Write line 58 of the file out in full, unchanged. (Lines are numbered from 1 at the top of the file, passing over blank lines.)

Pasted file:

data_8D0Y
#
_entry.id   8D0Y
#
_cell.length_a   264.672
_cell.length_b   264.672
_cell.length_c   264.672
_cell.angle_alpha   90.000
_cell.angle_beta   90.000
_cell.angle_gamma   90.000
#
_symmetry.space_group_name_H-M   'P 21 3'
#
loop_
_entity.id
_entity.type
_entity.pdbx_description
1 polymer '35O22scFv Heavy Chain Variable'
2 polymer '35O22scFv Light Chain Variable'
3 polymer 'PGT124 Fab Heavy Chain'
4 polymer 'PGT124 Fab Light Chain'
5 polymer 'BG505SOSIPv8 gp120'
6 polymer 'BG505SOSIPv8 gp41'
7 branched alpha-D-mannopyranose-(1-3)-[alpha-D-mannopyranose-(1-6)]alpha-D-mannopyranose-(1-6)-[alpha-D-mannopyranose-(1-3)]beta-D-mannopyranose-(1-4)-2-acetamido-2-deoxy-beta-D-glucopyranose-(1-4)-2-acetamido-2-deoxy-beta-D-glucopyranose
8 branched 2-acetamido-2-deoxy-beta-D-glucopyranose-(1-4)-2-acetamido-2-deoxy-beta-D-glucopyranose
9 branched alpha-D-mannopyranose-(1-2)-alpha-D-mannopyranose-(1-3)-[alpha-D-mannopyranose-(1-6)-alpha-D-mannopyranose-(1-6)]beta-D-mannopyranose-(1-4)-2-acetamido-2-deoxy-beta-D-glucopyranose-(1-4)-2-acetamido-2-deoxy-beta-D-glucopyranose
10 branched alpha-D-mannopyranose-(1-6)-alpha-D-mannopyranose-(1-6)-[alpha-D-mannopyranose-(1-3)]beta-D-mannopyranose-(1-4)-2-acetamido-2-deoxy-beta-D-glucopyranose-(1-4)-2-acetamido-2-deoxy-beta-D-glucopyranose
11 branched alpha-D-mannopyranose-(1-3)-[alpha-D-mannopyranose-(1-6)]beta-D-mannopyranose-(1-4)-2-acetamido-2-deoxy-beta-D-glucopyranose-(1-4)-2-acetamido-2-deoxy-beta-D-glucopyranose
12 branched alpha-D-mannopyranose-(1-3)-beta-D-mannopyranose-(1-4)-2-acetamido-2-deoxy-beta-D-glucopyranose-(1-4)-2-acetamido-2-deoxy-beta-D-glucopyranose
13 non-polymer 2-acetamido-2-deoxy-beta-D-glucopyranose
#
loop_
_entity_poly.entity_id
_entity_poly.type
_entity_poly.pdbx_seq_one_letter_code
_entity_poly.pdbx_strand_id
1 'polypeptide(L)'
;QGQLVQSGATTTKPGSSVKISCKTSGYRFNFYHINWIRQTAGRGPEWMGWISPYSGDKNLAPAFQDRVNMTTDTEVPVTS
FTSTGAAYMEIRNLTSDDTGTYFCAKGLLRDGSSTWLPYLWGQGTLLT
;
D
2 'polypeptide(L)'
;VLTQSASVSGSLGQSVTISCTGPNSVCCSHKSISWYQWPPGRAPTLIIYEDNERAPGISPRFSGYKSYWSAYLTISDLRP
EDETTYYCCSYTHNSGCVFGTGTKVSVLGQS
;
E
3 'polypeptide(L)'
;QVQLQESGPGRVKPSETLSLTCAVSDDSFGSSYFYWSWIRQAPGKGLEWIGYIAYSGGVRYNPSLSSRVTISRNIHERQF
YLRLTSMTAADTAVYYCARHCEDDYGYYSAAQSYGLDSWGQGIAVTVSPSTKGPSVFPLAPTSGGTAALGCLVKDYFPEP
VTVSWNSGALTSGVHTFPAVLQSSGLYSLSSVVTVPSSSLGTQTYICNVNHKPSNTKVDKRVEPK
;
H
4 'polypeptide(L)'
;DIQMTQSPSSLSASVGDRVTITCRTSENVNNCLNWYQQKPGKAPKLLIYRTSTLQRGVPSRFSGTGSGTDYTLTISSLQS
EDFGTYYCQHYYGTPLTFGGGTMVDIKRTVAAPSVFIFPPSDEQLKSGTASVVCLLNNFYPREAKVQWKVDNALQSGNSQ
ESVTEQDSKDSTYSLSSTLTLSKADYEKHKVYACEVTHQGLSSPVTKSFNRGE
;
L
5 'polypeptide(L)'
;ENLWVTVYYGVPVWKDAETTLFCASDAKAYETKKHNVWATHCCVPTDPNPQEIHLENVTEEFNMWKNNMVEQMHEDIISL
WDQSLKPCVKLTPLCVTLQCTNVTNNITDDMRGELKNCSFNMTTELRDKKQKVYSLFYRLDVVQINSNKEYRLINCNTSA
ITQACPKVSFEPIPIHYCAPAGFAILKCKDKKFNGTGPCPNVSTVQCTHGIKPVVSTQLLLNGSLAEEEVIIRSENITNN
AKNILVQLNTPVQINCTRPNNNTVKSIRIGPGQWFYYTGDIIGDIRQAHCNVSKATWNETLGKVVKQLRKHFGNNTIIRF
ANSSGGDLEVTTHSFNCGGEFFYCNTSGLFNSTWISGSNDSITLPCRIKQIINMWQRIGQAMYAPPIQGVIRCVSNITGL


L